Wednesday 12th August 3:30pm - 7:30pm
Council Meeting - 12 August 2020
Thursday 13th August 5:30pm - 6:30pm
Bushfire Recovery - Environment
In Wingecarribee Shire we encourage people to live sustainably and keeping poultry can be an important part of a sustainable household.
Poultry includes all types of birds raised for their meat or egg production, this includes pigeons, ducks, chickens, swans, quails, peacocks etc.
If you have the space, some laying hens in the backyard can be a lot of fun, providing you with fresh eggs and a perfect use for kitchen peelings and garden waste. You also end up with some useful chicken poo to put on the vegetable garden, or add to the compost heap.
There are a few things you need to keep in mind before getting your hens. Firstly there are some regulations, setting out the legal requirements for keeping poultry.
Provided your hen house meets the requirement of the SEPP (Exempt and Complying Development Codes), you will not need to get approval from council.
Commercial breeding or boarding however does require development consent.
The common noise fact sheet has information on the SEPP (Exempt and Complying Development Codes). This includes the number of poultry for different land zones and where rooster can be kept. If these requirements cannot be met, you will need the approval of council.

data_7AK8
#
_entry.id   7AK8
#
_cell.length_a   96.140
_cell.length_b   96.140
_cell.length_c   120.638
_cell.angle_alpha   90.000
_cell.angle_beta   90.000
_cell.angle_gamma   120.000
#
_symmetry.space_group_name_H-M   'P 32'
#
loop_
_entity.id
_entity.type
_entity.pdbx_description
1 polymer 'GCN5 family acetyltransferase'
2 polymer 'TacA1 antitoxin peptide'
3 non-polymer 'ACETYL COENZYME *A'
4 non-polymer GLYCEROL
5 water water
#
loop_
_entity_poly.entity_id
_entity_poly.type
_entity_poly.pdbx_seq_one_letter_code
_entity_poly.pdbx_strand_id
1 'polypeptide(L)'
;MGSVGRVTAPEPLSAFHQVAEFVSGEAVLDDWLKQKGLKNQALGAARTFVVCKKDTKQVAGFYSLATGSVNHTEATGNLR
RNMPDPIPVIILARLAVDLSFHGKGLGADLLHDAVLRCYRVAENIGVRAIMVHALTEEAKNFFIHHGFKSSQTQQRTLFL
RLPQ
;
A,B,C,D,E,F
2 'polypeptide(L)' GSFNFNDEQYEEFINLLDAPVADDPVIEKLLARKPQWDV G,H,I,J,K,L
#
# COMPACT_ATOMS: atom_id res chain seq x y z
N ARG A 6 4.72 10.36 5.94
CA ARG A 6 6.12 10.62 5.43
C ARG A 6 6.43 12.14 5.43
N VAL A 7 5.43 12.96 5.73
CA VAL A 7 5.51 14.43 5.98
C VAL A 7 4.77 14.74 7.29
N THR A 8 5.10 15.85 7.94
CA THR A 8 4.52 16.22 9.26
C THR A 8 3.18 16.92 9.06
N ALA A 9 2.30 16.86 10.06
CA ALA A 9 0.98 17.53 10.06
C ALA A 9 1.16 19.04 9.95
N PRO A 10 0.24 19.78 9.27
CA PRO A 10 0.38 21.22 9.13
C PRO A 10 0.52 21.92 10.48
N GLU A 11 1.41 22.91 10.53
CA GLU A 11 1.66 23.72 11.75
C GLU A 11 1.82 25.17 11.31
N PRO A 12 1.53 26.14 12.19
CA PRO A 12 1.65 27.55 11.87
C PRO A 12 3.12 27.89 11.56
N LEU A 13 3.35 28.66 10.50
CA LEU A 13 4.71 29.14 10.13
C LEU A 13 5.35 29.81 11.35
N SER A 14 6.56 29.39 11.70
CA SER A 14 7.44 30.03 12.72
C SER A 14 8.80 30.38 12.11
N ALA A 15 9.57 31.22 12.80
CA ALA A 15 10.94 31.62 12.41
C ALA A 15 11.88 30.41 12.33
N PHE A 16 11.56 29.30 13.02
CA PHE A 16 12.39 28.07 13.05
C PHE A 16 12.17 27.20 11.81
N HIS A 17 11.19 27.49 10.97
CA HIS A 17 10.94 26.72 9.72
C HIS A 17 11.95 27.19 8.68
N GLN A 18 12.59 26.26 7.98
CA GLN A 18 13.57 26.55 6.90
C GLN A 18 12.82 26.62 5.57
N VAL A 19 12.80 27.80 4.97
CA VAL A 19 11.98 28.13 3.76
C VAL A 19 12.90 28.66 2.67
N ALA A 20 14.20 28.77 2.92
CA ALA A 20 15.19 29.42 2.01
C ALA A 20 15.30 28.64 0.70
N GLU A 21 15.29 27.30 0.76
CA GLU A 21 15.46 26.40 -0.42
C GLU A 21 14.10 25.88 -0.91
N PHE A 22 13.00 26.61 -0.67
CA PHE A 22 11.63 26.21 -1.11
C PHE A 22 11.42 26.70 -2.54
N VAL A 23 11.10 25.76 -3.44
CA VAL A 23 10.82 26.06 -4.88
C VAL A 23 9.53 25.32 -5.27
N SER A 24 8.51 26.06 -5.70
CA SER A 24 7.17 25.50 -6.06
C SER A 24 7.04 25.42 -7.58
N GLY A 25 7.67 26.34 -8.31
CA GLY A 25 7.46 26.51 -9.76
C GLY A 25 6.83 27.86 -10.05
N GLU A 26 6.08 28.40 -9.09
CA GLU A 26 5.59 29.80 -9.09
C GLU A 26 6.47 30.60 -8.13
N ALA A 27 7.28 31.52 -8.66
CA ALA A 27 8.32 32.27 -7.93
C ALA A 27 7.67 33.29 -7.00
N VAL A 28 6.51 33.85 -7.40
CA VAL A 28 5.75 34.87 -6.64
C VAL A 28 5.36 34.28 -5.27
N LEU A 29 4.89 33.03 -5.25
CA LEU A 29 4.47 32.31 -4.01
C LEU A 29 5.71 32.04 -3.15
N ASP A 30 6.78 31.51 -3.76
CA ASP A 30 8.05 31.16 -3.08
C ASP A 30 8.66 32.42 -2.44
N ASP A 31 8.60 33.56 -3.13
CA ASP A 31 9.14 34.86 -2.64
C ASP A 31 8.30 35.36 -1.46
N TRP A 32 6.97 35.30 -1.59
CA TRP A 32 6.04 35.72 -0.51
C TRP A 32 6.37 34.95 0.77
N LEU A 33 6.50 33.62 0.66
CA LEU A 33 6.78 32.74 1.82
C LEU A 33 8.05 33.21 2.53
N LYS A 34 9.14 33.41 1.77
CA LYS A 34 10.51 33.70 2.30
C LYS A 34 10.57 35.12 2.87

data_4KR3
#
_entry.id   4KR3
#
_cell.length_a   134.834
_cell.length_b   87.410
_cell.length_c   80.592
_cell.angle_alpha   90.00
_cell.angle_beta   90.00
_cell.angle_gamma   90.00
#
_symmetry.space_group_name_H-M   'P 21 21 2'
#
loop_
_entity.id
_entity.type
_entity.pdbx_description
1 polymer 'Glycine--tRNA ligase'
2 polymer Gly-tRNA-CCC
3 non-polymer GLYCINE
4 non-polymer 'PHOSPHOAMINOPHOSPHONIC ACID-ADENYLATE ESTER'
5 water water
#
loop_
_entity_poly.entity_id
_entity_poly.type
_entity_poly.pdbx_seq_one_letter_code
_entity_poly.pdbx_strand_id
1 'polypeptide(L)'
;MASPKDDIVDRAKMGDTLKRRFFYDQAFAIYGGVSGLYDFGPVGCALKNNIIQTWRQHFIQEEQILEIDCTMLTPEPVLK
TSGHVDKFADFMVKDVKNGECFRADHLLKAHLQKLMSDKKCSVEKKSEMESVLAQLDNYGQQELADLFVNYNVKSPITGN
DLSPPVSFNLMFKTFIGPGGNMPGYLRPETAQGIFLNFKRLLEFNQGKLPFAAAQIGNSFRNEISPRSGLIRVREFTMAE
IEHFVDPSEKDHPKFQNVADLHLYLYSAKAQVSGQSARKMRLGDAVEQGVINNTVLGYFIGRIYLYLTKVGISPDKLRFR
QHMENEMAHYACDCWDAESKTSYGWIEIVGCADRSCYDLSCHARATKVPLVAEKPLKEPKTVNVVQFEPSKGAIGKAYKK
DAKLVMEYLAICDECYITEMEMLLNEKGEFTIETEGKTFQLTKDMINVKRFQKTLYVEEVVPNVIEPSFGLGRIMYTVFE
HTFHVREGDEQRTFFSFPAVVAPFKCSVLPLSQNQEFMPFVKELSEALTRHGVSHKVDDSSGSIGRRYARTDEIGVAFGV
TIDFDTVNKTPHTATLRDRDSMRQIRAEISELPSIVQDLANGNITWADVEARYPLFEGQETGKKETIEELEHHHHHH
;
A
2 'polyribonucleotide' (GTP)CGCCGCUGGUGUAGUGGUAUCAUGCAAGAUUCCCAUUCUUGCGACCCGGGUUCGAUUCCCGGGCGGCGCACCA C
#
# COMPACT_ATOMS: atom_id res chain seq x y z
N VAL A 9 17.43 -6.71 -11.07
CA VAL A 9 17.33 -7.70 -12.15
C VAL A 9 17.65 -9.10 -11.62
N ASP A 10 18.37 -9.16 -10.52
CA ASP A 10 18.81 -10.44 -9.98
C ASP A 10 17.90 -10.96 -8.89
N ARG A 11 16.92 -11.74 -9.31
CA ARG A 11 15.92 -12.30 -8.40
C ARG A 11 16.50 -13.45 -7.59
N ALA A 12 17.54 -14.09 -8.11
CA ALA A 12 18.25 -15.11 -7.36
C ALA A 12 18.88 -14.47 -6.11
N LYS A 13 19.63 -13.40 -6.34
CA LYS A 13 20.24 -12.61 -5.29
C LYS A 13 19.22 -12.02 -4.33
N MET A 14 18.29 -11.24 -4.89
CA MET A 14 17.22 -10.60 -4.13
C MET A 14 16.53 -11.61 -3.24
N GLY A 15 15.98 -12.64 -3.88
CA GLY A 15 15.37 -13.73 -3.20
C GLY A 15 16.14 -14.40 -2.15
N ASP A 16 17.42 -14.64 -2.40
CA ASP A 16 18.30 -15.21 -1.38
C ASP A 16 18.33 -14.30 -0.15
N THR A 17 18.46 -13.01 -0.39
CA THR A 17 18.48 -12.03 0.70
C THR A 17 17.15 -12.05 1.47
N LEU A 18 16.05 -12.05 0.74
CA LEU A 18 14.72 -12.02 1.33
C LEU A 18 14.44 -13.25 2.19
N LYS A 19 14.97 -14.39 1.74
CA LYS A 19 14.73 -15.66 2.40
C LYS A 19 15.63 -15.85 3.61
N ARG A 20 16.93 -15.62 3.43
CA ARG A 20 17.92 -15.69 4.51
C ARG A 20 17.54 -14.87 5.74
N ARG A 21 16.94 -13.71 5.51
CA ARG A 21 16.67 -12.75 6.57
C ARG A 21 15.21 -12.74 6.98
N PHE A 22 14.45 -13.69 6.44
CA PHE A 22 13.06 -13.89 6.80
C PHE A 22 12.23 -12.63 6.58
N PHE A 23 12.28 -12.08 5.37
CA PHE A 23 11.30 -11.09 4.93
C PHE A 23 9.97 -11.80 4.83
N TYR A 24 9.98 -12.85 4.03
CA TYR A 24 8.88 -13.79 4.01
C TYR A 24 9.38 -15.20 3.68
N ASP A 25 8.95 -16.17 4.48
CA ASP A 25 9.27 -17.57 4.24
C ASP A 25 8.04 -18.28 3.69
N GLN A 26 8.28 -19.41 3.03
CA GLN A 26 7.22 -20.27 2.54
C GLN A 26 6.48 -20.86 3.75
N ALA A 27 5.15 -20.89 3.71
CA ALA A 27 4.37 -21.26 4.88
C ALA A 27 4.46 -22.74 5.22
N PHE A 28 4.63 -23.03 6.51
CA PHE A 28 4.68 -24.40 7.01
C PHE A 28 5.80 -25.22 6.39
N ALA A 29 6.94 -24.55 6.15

There are also a few common sense aspects to keeping hens as well.
In addition to the SEPP (Exempt and Complying Development Codes), the Local Government (General) Regulation 2005 Schedule 2 relates to poultry including chickens, ducks and other fowl:
Part 5 Division 2 - Keeping of poultry
19 Poultry not to be nuisance or health risk
(1) Poultry must not be kept under such conditions as to create a nuisance or to be dangerous or injurious to health.
(2) Poultry yards must at all times be kept clean and free from offensive odours.
For further information on keeping poultry visit:
One of the best ways to resolve a noise issue is to talk with the person responsible. Where this doesn't achieve an outcome you could also undertake free mediation with the Community Justice Centres.
If talking with the person does not solve the issue, a complaint can be made to Council using the neighbourhood noise complaint form.
Once you have submitted your complaint, you will be contacted to discuss the information.
Council's Neighbourhood Noise Policy describes how noise complaints are managed.
Common Noise Sources Fact Sheet (306KB)
Regulatory Options Fact Sheet (224KB)
Neighbourhood Noise Complaint Form